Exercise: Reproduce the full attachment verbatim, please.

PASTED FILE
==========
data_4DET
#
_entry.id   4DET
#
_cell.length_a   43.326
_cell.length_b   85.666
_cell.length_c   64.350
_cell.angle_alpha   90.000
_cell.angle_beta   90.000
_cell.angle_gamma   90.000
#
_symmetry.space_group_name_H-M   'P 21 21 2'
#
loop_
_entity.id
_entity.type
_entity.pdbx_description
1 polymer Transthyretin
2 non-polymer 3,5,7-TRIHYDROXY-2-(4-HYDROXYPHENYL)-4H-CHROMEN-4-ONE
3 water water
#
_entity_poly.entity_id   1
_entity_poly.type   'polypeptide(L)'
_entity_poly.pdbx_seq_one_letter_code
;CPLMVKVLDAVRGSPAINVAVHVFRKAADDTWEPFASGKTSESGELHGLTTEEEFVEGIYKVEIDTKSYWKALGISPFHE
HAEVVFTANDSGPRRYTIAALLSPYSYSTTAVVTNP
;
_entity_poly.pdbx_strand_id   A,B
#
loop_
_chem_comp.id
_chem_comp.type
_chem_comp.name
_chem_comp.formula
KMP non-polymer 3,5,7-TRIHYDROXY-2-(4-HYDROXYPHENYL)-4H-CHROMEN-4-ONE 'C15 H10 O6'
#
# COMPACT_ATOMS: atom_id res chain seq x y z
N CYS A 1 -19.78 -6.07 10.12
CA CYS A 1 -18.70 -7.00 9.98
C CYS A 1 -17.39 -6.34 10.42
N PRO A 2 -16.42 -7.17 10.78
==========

data_4DET
#
_entry.id   4DET
#
_cell.length_a   43.326
_cell.length_b   85.666
_cell.length_c   64.350
_cell.angle_alpha   90.000
_cell.angle_beta   90.000
_cell.angle_gamma   90.000
#
_symmetry.space_group_name_H-M   'P 21 21 2'
#
loop_
_entity.id
_entity.type
_entity.pdbx_description
1 polymer Transthyretin
2 non-polymer 3,5,7-TRIHYDROXY-2-(4-HYDROXYPHENYL)-4H-CHROMEN-4-ONE
3 water water
#
_entity_poly.entity_id   1
_entity_poly.type   'polypeptide(L)'
_entity_poly.pdbx_seq_one_letter_code
;CPLMVKVLDAVRGSPAINVAVHVFRKAADDTWEPFASGKTSESGELHGLTTEEEFVEGIYKVEIDTKSYWKALGISPFHE
HAEVVFTANDSGPRRYTIAALLSPYSYSTTAVVTNP
;
_entity_poly.pdbx_strand_id   A,B
#
loop_
_chem_comp.id
_chem_comp.type
_chem_comp.name
_chem_comp.formula
KMP non-polymer 3,5,7-TRIHYDROXY-2-(4-HYDROXYPHENYL)-4H-CHROMEN-4-ONE 'C15 H10 O6'
#
# COMPACT_ATOMS: atom_id res chain seq x y z
N CYS A 1 -19.78 -6.07 10.12
CA CYS A 1 -18.70 -7.00 9.98
C CYS A 1 -17.39 -6.34 10.42
N PRO A 2 -16.42 -7.17 10.78